The sculptural techniques show a wide variation from the simple pattern engravings to the nearly full statues. The ornamentation was often plastered and then painted over, or, sometimes, the whole surface was plastered and the ornamentation subsequently painted upon it. This painting can be polychrome, although not always very logical or naturalistic, or monochrome, mostly red or black, possibly with a symbolic meaning.
Distinctions must be made when reviewing the compositorial elements of the stela decoration. The surface-organizing elements are either decorated or nondecorated architecture and frames. Frames are mostly combined with an architectural pediment. Other elements function as real and more or less meaningful representations.
They include: crosses and monograms (e.g., staurogram, chrismon, I-and-X, cross-and-X, staurogram-and-X, whether encircled/wreathed or not); life signs; human figures (e.g., orant; persons with crosses, birds, wreaths, or grapes in their hands; horseman; reading man; a lactans-woman); animals (single or heraldic including: gazelles, dogs, lions, hares, fishes, dolphins, doves, eagles, peacocks, griffins); rosettes; wreaths; vegetation (mostly a filler ornament including: leaves of acanthus or ivy, corner leaves, twigs, tendrils with grapes, leaf buds); vessels; tabulae ansatae; and geometrical patterns (mostly filled up with vegetation). Some of these elements, or types of them, are geographically confined.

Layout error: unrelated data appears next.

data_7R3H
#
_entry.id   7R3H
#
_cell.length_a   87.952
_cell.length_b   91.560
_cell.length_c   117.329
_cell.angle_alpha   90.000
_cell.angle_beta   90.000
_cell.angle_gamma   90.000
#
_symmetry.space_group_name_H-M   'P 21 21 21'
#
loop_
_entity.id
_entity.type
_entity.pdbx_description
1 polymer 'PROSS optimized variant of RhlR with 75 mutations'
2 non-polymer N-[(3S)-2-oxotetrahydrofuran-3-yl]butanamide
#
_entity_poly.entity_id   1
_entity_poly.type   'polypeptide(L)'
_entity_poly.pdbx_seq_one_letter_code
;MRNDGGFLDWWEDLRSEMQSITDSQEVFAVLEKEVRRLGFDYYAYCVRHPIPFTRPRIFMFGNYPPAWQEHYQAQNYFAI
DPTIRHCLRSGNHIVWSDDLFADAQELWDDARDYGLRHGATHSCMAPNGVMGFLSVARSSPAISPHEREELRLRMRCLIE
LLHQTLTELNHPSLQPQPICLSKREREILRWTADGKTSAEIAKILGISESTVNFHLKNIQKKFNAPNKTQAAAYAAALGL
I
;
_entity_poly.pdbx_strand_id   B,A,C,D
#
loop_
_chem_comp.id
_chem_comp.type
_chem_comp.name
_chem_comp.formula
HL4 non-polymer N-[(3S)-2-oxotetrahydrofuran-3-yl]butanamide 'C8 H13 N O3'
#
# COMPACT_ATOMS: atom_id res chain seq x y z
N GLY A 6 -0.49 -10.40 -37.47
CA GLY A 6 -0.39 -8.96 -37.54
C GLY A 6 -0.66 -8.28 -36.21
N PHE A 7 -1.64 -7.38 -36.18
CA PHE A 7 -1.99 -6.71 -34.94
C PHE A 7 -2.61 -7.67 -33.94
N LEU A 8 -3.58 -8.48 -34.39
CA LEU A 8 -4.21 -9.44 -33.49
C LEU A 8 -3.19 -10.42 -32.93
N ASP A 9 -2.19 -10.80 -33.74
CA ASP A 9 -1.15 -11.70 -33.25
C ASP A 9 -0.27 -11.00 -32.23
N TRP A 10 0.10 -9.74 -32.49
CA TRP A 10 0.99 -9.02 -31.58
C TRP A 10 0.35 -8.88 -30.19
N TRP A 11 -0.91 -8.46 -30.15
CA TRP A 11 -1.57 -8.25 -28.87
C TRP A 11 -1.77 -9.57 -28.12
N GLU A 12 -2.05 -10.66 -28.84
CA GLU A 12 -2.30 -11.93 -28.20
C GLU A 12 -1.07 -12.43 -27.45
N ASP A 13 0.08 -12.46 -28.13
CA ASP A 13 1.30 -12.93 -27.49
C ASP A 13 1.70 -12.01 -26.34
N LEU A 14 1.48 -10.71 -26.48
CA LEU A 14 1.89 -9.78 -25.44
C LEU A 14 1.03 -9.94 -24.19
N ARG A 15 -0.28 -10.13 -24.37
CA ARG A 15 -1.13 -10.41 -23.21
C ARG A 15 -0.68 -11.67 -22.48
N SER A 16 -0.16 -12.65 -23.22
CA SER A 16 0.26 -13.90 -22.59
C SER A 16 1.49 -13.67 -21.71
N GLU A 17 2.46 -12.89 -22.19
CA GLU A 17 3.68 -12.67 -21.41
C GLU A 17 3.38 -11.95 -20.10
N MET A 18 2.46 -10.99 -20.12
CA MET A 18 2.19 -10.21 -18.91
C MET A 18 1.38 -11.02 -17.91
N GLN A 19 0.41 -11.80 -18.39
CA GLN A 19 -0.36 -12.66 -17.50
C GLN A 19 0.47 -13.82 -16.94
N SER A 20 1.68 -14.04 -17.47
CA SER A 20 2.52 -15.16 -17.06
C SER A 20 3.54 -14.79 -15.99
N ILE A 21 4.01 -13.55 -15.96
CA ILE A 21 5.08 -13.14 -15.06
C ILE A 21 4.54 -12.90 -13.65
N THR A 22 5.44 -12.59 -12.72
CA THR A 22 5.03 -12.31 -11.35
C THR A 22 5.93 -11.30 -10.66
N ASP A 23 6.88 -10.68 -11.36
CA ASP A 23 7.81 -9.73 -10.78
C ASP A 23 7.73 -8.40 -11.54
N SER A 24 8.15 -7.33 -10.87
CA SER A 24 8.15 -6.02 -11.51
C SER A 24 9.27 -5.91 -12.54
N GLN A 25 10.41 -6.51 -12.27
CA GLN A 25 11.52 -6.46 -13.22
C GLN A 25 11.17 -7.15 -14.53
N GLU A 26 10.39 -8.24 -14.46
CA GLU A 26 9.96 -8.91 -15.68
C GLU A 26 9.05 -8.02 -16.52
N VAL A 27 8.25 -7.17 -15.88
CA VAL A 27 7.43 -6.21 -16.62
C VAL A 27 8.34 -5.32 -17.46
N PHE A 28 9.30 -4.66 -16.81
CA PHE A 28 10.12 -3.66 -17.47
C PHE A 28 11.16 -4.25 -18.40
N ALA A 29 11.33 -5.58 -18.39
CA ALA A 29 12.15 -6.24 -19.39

Among the architectural schemes is the simple pediment, triangular or arched on top and with an architrave, without supporting columns or resting upon a simple frame. These function as the stylization of a real portal and are typical for the south, especially in Thebes and Armant. Schemes like a triangular pediment resting without an architrave upon two columns and the arched pediment resting with an architrave upon two or two pairs of columns come from the south in general. The more complex architecture, with more than one portal and more than one floor, is also typical for the Thebaid region, including Isna. The doubled or tripled and the interrupted decorated frames are also a southern phenomenon.
Among the representational elements, a geographically limited use can be discerned for the staurogram (Thebes and Armant), the wreathed monogram (mostly Isna), the life sign (Theban region, especially al-Badari, al-Matmar, and Armant), and the animal elements (generally the south). The compositions upon the Coptic funerary stelae, although based on interactions between this rather limited number of organizing and representational elements, show a great variation.